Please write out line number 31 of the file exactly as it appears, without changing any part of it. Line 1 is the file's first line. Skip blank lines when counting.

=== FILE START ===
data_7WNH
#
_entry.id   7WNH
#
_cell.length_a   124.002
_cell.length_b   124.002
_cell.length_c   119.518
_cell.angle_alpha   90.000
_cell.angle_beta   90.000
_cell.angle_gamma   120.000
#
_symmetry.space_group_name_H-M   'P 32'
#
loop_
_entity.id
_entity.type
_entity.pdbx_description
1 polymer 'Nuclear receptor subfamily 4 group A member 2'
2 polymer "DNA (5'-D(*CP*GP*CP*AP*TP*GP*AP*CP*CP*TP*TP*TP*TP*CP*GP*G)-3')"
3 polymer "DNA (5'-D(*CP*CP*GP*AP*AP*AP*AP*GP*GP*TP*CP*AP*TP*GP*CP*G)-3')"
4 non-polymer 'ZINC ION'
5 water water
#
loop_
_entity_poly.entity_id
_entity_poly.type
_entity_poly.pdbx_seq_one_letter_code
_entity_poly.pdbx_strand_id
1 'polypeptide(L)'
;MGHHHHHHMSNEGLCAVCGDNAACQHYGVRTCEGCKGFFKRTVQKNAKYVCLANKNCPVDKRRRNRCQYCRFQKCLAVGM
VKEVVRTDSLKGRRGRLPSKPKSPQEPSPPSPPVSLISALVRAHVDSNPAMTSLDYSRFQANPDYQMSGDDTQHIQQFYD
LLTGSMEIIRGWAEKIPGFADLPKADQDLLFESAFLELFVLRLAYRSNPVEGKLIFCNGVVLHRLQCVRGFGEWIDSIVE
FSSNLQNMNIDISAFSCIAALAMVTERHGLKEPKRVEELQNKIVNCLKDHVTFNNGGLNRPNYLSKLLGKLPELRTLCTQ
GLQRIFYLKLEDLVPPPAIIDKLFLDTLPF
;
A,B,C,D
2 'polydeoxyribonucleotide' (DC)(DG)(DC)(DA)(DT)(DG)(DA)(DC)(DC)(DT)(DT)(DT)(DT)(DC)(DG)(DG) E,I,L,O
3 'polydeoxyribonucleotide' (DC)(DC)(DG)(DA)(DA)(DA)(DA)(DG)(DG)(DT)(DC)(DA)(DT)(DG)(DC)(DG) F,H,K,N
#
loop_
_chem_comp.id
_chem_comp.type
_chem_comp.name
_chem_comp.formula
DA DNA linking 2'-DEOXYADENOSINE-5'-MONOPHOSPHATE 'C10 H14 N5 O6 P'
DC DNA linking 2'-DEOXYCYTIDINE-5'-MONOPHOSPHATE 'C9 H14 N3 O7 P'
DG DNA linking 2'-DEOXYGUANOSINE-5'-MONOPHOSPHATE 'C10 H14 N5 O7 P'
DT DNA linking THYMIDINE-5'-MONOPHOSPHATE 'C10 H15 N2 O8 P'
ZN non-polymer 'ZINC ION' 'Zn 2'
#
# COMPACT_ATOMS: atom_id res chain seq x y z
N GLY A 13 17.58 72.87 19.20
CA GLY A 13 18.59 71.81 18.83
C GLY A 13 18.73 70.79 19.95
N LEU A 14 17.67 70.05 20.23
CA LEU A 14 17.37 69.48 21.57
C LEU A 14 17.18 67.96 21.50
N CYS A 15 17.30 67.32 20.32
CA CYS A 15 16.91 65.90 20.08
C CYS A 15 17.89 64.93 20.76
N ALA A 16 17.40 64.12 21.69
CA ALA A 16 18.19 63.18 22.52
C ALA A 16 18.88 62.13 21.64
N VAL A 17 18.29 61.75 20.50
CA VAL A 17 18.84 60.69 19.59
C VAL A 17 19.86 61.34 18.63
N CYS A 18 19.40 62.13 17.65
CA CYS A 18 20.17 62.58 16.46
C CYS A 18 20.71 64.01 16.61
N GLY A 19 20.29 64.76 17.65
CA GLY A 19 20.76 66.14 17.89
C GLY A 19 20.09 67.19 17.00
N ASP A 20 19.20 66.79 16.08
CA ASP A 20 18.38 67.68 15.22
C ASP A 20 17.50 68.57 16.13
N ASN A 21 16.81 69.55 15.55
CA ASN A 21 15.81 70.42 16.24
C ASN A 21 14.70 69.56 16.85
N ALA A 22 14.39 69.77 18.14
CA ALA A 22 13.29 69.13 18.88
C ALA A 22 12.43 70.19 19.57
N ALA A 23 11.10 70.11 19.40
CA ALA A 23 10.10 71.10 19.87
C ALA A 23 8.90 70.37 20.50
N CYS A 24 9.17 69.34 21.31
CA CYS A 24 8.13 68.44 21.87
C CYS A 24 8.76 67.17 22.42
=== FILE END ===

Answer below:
VKEVVRTDSLKGRRGRLPSKPKSPQEPSPPSPPVSLISALVRAHVDSNPAMTSLDYSRFQANPDYQMSGDDTQHIQQFYD